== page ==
"What makes for innovations in war-making? The answers of this careful study, based primarily on American military experiences in the twentieth century, run refreshingly against intuition: innovation seems easier in peacetime than war, for the fog of the latter covers all; it is no harder during periods of budgetary austerity than in flusher times; it is neither much connected to better intelligence about would-be foes nor much influenced by civilian leaders or thinkers. Those answers bear heeding now that the United States can no longer afford to build everything and then see what works."—Foreign Affairs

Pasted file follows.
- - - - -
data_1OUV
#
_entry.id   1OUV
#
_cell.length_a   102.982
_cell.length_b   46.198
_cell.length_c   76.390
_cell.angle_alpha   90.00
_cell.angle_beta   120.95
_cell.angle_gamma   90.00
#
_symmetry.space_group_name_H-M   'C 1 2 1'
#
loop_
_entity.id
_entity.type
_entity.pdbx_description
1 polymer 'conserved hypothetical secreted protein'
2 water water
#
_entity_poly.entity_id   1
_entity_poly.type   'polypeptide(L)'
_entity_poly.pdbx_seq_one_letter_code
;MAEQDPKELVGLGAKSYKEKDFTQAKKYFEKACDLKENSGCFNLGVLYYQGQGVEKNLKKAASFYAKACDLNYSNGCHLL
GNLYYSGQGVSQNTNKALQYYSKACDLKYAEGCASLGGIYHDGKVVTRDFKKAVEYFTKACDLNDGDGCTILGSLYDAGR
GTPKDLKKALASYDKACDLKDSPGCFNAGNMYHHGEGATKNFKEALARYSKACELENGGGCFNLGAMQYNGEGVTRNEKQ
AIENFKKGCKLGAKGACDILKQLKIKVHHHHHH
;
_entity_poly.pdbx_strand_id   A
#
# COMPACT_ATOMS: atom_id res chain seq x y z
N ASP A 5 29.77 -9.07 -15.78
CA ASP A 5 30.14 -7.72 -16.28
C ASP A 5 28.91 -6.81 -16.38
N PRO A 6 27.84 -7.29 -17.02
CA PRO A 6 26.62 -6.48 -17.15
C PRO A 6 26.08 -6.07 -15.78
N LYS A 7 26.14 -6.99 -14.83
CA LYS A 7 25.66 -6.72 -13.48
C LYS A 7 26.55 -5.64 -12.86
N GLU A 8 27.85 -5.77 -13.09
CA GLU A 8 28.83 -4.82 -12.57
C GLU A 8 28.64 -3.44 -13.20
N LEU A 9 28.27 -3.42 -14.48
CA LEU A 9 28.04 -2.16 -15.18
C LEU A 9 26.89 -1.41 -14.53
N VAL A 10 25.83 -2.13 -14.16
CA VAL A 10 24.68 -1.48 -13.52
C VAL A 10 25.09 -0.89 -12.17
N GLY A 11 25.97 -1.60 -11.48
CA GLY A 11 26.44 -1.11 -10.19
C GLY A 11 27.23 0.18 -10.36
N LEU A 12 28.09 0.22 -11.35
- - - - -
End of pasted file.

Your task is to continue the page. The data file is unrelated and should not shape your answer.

"Professionals interested in national security will find it hard to ignore this book. . . . Rosen recounts how major innovations in the twentieth century changed the way wars were fought. His underlying message is that understanding the process of innovation holds more importance to winning future wars than focusing on any particular change in weapons, organizations, or tactics. . . . Rosen crafts his book with a historian's eye for the facts and a political scientist’s willingness to draw conclusions."—Military Review
Stephen Peter Rosen is Harvard College Professor and Beton Michael Kaneb Professor of National Security and Military Affairs at Harvard University. He is the author of Societies and Military Power: India and Its Armies, also from Cornell.